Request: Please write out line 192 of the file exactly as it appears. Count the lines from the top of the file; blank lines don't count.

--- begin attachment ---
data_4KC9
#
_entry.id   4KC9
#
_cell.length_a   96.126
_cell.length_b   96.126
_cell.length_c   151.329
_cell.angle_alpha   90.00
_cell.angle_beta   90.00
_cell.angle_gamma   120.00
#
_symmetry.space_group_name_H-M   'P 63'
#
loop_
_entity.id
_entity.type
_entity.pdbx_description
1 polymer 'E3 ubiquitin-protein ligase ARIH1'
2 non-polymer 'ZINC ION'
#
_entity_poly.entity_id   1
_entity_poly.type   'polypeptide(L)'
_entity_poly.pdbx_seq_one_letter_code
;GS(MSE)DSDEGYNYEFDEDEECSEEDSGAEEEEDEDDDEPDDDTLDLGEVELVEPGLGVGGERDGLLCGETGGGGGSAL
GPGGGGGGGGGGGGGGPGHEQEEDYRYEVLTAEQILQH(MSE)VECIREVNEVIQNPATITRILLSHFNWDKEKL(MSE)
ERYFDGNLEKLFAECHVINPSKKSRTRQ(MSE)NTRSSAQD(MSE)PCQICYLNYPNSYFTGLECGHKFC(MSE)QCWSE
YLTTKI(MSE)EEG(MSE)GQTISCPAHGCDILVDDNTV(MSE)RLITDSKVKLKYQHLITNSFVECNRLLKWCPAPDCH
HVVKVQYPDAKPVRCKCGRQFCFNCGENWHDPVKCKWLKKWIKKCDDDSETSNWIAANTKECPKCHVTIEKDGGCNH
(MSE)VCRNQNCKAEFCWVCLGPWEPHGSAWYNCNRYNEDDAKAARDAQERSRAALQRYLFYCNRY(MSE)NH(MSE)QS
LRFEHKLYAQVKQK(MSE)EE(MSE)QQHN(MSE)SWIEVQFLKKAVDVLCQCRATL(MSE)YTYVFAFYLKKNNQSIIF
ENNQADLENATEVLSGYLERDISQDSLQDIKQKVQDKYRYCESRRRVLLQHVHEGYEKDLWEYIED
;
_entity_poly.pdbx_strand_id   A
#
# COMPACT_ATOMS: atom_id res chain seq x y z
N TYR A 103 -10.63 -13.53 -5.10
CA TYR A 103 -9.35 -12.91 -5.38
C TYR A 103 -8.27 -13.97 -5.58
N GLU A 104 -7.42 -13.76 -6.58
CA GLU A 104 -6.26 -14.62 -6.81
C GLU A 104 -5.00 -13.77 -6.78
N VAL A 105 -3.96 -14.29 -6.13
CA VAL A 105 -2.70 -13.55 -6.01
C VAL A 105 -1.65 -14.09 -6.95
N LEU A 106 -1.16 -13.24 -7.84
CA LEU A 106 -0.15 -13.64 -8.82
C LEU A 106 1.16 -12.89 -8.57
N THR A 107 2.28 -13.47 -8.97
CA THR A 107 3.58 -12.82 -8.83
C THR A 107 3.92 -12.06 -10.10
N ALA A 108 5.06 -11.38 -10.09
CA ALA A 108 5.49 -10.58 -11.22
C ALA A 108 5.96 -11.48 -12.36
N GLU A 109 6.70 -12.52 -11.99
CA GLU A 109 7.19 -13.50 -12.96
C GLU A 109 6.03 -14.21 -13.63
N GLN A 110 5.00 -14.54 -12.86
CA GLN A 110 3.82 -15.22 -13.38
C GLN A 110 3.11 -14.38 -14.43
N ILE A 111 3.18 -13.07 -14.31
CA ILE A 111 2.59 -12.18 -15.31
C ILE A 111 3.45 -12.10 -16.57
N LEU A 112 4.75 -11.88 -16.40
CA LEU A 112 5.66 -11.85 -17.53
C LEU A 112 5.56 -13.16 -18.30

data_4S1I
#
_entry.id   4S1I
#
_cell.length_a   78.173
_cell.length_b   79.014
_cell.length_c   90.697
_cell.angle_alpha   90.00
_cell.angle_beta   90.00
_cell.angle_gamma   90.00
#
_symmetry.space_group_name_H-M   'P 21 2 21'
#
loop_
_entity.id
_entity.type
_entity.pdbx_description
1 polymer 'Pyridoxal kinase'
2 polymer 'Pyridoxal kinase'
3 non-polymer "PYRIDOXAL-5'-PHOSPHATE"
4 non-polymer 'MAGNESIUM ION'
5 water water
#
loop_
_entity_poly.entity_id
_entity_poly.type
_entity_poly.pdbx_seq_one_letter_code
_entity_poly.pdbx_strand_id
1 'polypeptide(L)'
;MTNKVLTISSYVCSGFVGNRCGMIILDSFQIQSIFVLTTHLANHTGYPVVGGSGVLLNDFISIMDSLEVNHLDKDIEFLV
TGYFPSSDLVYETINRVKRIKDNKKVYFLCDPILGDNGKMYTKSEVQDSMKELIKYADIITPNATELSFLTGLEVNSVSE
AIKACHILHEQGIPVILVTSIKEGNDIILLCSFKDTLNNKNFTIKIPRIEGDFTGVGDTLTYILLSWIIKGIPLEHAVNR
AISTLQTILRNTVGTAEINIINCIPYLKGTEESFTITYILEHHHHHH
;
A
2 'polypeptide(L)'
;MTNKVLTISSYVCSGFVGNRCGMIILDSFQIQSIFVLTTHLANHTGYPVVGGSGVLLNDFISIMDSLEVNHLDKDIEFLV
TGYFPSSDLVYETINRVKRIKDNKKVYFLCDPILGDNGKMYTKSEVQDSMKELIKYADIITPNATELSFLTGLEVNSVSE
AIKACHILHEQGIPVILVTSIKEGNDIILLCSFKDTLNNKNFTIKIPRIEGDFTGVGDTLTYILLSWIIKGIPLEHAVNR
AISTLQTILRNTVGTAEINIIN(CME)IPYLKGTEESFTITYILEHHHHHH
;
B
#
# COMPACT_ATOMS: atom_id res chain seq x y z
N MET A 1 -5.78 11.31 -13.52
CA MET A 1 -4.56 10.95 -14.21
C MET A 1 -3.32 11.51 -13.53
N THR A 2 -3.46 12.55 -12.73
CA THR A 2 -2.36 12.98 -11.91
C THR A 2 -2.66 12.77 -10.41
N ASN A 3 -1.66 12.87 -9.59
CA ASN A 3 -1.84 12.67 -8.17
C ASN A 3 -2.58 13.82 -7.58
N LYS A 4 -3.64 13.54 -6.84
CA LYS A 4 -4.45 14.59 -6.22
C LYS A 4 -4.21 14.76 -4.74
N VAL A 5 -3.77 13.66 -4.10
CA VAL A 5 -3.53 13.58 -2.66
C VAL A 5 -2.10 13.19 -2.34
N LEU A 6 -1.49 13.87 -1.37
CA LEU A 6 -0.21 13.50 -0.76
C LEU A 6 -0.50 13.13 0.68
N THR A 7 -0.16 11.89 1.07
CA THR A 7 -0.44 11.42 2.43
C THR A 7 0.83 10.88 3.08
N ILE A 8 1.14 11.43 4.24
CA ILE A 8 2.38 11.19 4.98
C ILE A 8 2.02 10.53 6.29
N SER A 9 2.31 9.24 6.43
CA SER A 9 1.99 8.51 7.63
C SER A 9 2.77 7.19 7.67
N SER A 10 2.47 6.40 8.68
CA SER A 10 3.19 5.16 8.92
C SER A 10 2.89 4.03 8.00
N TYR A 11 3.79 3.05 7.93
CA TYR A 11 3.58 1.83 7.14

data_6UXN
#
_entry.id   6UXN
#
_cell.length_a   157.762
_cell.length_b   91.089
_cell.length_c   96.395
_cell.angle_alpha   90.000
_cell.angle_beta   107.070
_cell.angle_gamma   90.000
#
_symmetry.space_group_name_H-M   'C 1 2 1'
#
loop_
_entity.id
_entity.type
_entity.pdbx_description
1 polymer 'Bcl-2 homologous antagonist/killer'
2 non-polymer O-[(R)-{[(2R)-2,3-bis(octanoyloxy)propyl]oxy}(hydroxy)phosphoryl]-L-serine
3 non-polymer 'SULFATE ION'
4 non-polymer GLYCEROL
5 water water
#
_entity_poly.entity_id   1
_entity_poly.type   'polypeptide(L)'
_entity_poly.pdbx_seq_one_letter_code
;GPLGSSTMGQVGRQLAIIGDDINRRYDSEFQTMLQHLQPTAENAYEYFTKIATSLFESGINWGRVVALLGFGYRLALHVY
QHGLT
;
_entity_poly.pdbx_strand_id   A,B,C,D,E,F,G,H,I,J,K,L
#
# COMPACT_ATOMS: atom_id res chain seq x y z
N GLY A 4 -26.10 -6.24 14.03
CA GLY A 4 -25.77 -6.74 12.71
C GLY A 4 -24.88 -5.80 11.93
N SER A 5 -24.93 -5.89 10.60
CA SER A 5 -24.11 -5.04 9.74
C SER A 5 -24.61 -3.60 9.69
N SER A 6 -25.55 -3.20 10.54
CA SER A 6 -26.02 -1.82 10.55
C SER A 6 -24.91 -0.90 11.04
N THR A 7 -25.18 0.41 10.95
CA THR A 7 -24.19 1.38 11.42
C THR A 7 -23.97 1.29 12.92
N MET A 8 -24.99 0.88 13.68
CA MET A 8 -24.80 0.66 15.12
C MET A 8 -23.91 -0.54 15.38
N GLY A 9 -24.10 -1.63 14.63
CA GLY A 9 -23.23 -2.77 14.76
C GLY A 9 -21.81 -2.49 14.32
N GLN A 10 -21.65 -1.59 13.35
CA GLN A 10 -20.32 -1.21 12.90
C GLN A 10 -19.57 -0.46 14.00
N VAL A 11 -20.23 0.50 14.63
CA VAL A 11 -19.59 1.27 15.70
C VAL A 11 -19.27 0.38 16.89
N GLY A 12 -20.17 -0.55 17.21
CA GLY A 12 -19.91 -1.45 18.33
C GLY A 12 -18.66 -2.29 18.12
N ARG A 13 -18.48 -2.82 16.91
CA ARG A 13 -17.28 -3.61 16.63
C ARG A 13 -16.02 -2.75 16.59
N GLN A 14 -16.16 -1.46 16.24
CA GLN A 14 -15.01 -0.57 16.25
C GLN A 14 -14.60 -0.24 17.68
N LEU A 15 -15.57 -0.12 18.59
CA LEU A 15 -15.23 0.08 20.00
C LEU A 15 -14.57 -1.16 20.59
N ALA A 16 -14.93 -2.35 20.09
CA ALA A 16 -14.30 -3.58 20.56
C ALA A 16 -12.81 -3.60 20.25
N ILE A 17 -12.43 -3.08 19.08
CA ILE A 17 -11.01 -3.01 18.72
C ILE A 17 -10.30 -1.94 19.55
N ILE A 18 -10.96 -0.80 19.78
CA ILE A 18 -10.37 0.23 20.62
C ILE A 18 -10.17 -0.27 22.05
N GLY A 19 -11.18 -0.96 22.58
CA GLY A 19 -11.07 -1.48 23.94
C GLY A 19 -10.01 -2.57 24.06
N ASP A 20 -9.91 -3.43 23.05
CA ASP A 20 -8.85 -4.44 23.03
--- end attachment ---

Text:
N GLN A 10 -21.65 -1.59 13.35